• A vegetable stock cube (gluten free)
  • A pinch of mixed Italian herbs
  • Salt and pepper
  • A splash of white wine – optional – (about half a glass should do it)
  • Mixed vegetables. I generally use: a red pepper, half a courgette, a handful or kale or spinach, half a carrot.
  • A jar of tomato pesto (gluten/dairy free brand)
  • A handful of grated cheese (vegan or Lactofree if necessary)

Method

  • Peel and/or chop the vegetables into small cubes.
  • Fry the vegetables in a little oil for a couple of minutes until they start to soften.
  • Add any protein, if desired, and fry with the vegetables. (If using meat, a longer cooking time may be required – you may need to add it before the veg.

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  • Meanwhile, make up 700ml of vegetable stock by adding boiling water to a stock cube. Add the herbs and seasoning to the stock.
  • Add the uncooked rice to the pan and fry with the vegetables for 1-2 minutes.
  • Add a splash of wine if desired and stir until the wine disappears.
  • Add a splash of the stock to the pan, stir and reduce the heat. Allow to simmer (you should see gentle little bubbles, not big violent ones).

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  • When the stock has disappeared, add a little more. Keep doing this until the rice is cooked through – taste it to check – and all the stock has been absorbed. (The amount of time this takes and how much stock you need will vary depending on how absorbent and quick-cooking your ingredients are. As a rough guide this should take around 15 minutes)
  • Add the kale or spinach and cook for a few minutes until softened.
  • Add any extras such as pesto, cream or grated cheese. Continue to cook until these are melted/absorbed/dissolved.

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  • Enjoy and feel better.

 

All-purpose vegetarian bolognaise base

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vegetarian/gluten free/lactose free/can be made vegan

This is a really easy way to start lots of different recipes. It is basically a vegetarian bolognaise-plus, packed with flavour and good-for-you feelings. You can practically taste the vitamins. Use it as it is for spaghetti bolognaise or combine it with other stuff for dishes such as lasagne or chilli con carne.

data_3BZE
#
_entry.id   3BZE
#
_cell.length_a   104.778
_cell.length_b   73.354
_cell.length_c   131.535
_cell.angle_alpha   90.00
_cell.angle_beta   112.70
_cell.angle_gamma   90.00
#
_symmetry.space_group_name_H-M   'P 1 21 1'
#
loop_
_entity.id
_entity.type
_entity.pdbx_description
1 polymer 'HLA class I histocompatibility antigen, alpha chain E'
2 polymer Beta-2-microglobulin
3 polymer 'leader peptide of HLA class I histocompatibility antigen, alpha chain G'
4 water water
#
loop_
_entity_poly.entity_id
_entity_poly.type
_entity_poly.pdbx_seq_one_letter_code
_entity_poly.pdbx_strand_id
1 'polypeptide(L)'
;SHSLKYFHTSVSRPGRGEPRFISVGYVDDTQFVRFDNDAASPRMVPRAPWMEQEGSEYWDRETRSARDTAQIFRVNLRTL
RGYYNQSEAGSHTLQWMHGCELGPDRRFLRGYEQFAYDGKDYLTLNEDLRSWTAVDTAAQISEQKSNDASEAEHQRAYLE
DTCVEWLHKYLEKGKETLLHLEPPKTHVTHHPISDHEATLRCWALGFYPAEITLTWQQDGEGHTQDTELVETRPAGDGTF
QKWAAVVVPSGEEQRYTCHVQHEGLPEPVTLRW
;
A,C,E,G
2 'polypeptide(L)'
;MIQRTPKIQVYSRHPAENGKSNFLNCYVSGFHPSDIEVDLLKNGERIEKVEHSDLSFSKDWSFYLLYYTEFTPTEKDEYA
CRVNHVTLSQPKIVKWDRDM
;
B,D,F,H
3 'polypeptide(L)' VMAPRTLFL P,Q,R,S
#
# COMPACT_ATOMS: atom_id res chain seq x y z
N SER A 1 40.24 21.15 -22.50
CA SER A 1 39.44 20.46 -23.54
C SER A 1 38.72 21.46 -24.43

I am not vegetarian myself but I much prefer to use this recipe rather than standard mince and many people I have served this to never even guess that it’s vegetarian. When I was growing up my Mum used to produce batches of this and freeze it for a handy quick-start to dinner on busy days. I normally just make slightly more than I need each time and freeze a portion or two.

Recipe Tips

  • The vegetables that you add to this can actually be really varied, it’s great for using up all of that old veg that accumulates in the back of the fridge. I like to swap out the celery for mushrooms when my mushroom-hating husband isn’t eating it and add some aubergine too. Just experiment and see what you prefer. If you cannot eat onion/garlic it is possible to omit the ingredients containing it from this recipe with no adverse effects – you might just want to add a bit more of the other flavoursome ingredients)
  • The Quorn mince that I use is not vegan as it contains egg however many supermarkets do their own brand of vegetarian mince that is vegan – I know Sainsburys do, you might just need to shop around. Or, if you’d rather omit the mince altogether it’s just as nice with extra veg added instead. Mushroom is good substitute I think.
  • At the time of writing, standard Marmite contains barley but not wheat, which is fine for me but not for the totally gluten-free. For bizarre reasons which I can’t quite fathom, their vegetarian version however does contain wheat. Again, supermarket own brands often have different ingredients so it might be worth double checking. If you really can’t find any that’s gluten free and/or vegan don’t worry – it’s totally optional. Try some vegan yeast flakes instead or just add another stock cube.
  • The cooking times on this can also vary depending on how much time you have. This recipe can be cooked pretty quickly (as given in the instructions) or left to gently simmer for longer. I prefer this option as I like my veg thoroughly cooked and I think it gives a better favour. I either use the slow cooker for this or fry everything up in a wok with a lid instead of a frying pan, pop the lid on, turn the temperature to the lowest setting and leave it for about half an hour or more, checking occasionally and stirring to prevent it sticking to the bottom of the pan.

Makes 5-6 portions

Basic Ingredients

  • A packet of Quorn mince
  • 1 large sweet pepper (I prefer red but whatever colour’s your preference)
  • A couple of sticks of celery
  • 1 medium courgette
  • 1 carrot
  • 2 tins of chopped tomatoes
  • 2 tablespoons of concentrated tomato puree
  • A tablespoon of Marmite or Vegemite
  • Salt and pepper
  • Italian herb mix

Optional Ingredients for added flavour

  • 1 small onion
  • A couple of cloves of garlic
  • A vegetable stock cube (most contain garlic)
  • Worcester Sauce (most brands contain garlic)